Posted by: Lisa Hill | September 6, 2020

Greenwood (2019), by Michael Christie

Greenwood is one of the books I owe to this year’s Melbourne Writers Festival.  I had heard a bit about it but I wasn’t really tempted to get a copy until I heard Michael Christie talk about it and then ordered it straight away.  I liked what he had to say about families being built much more than they are born.  That’s my experience too…

Greenwood is constructed in layers, like the rings of a tree.  It begins in Canada in 2038 when Jake (Jacinda) Greenwood is deeply indebted for the cost of her useless degree and working in a soul-destroying job as a tour-guide on Greenwood Island, showing wealthy pilgrims the last stand of trees on earth.  Everywhere else — except for the artificial environments of the wealthy — is choked with dust after The Great Withering, when all the trees died.  Jake’s boss is an unrestrained bully, she earns barely enough to get by, and she will never pay off her debts or achieve the things my generation took for granted: marriage and children, secure work and secure housing.

Like the trees untethered to the dusty soil, Jake is unconnected to anything or anybody.  Her mother is dead, and she never knew her father.  But an old boyfriend turns up, with a fantastic proposition.  His law firm specialises in locating heirs when a deceased has died intestate, (that is, without making a Will), and he thinks she is the descendant of the original owner of Greenwood Island, which would make her surname more than just a coincidence.  And as the trees there are starting to show signs of disease, and she knows she won’t be allowed to cut them down and burn them to contain it because that would be bad for tourism, Jake is willing to entertain the possibility of having the power to save the trees.  She is interested enough to read the journal that he leaves with her to prove his scenario.

The story then shifts back through 2008, 1974, 1934 and 1908, and then from this ‘heartwood’ reverses chronology to return to 2038.  Along the way we learn about Liam, who reinvents his wasted life to become a master craftsman working with reclaimed timber; about Willow, who’s a radical activist who spends her life disrupting the timber industry that her estranged father Harris Greenwood built up from nothing.  There are no good fathers in this story, and the mothers who aren’t absent, aren’t much good to their children.  The men and women who care most about the children they encounter have no biological relationship to them at all.

We learn about the most heroic of these through the fairytale story of a child rescued from death by a most unlikely hero, and about the pursuit of this child and her reluctant saviour as they ride the railroads to evade capture.  There is also a particularly harrowing death, which made me question the author’s purpose — until I realised that it’s a forecast of the death that awaits all humanity unless the present policy paralysis is resolved.

Combining dystopia, historical fiction and a family saga about people who are not a family as we know it, Christie creates a marvellous trail of clues and counter-clues to maintain the narrative tension, culminating in the last chapter which contains the journal of Euphemia Baxter and cheerfully unravels some of the conclusions I’d come to!  Apart from the focus on climate change, he also alludes to other contemporary issues such as #MeToo; the role of Big Pharma in promoting the overuse of prescription drugs; unrestrained corporate greed, bad parenting, and the fundamental inequalities of our age.  If that sounds like an overdose of ‘worthy’ issues, let me assure you that the book is not the least little bit heavy handed.  In fact, I could not put it down.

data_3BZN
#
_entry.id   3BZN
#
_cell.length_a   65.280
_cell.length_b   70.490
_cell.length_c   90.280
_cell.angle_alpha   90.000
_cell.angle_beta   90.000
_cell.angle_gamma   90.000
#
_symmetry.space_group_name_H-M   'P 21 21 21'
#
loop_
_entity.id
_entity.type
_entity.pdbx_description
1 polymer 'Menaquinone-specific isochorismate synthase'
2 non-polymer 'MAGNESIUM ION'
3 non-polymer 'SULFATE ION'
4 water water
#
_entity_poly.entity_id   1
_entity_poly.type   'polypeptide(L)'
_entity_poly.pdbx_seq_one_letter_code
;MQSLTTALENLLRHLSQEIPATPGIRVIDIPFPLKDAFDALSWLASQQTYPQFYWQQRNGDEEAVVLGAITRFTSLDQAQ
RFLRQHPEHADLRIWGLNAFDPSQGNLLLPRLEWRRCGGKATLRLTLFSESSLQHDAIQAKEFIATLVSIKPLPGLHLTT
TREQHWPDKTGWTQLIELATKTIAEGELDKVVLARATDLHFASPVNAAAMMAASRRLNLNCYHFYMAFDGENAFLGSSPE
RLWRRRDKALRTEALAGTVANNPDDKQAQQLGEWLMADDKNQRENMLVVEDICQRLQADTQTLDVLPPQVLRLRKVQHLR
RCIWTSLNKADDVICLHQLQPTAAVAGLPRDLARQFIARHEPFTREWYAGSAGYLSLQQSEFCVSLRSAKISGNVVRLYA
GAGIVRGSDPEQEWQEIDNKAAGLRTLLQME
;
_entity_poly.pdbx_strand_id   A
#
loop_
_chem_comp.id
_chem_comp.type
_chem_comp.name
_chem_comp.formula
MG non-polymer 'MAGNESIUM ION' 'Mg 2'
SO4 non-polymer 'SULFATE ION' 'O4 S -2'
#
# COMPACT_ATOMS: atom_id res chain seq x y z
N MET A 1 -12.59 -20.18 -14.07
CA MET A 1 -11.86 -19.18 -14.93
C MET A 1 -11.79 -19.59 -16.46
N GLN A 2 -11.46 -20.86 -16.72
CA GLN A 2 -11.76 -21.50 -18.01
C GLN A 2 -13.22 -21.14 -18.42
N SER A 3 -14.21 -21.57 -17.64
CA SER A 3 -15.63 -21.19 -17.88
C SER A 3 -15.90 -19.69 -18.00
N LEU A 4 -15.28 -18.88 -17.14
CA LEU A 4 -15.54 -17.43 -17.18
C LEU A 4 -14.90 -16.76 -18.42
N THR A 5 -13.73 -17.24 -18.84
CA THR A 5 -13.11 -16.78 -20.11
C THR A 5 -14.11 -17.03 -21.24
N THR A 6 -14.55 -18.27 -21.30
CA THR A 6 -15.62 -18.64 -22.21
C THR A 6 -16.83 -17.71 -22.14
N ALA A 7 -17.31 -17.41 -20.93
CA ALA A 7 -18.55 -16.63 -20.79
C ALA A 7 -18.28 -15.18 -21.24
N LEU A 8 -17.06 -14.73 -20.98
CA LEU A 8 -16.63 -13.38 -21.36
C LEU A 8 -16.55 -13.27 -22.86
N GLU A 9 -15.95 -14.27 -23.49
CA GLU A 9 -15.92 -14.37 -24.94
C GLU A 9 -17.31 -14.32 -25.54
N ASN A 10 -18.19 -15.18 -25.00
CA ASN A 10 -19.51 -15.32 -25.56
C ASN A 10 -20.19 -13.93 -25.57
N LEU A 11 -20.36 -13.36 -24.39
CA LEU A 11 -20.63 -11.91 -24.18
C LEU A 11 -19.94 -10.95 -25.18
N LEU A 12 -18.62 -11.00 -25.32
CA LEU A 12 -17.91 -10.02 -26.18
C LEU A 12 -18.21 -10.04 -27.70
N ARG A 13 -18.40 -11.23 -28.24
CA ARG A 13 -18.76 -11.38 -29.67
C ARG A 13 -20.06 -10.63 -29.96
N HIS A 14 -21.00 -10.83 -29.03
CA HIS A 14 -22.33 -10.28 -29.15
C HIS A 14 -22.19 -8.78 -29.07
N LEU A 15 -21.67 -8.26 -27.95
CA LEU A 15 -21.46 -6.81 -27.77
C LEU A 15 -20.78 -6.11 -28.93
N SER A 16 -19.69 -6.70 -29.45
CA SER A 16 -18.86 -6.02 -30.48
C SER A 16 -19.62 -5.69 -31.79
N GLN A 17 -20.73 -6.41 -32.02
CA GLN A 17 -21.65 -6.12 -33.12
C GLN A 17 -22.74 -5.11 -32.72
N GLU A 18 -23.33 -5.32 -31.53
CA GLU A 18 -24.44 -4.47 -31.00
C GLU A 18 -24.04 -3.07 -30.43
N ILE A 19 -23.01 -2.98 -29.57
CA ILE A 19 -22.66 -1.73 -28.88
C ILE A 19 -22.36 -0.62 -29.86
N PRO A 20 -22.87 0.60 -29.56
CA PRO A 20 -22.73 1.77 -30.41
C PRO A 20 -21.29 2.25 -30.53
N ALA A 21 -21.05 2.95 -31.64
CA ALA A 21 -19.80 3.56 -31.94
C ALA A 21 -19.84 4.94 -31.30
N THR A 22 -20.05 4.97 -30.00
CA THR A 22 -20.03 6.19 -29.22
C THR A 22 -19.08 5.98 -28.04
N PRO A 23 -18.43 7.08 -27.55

Highly recommended!

Theresa Smith liked it too.

Author: Michael Christie
Title: Greenwood
Publisher: Scribe Publications, 2020, first published 2019
ISBN: 9781925713855, pbk., 490 pages
Source: Personal copy, purchased from Benn’s Books Bentleigh $32.99




  1. Many thanks for recommending Greenwood, Lisa. I’ve just ordered a copy. It sounds great.


    • I loved it:), I hope you do too.


  2. Your review makes me want to read the book all over again! It’s a favourite of mine.


    • If I didn’t restrict my best books of the year to Australian authors, it would definitely be on my list.

      Liked by 1 person

  3. It sounds great and I think you’re ready for The Overstory by Richard Powers.


    • I’ve got it somewhere on the TBR:)


  4. This sound good. It sounds like the reverse structure to Catherine McKinnon’s (sp) Storyland which starts as I recollect in the past and moves through time to the future and then back to the past again?

    As for Emma, comment, my reading group did Overstory a couple of months ago in the middle of my worst time and I didnt read it as I knew it needed a concentration level I didn’t have. I have it though!


    • Yes, that’s right, I loved Storyland, and the structure is also like David Mitchell’s Cloud Atlas. When it works it’s a very effective structure.
      Don’t stress about books unread… you’ve done very well to keep going at all. xo

      Liked by 1 person

  5. I’ve made a note to get this when it comes out here in paperback in February. Sounds like a treat of a book


    • That’s surprising, that we’ve got it so long before you do? Usually it’s the other way round…


  6. This one has been a highlight of my reading year so far too.


    • Mine too, I agree. And when we say that in October, with a lot of books read since January, well, it really means something.

      Liked by 1 person

Please share your thoughts and join the conversation!

Fill in your details below or click an icon to log in: Logo

You are commenting using your account. Log Out /  Change )

Facebook photo

You are commenting using your Facebook account. Log Out /  Change )

Connecting to %s


%d bloggers like this: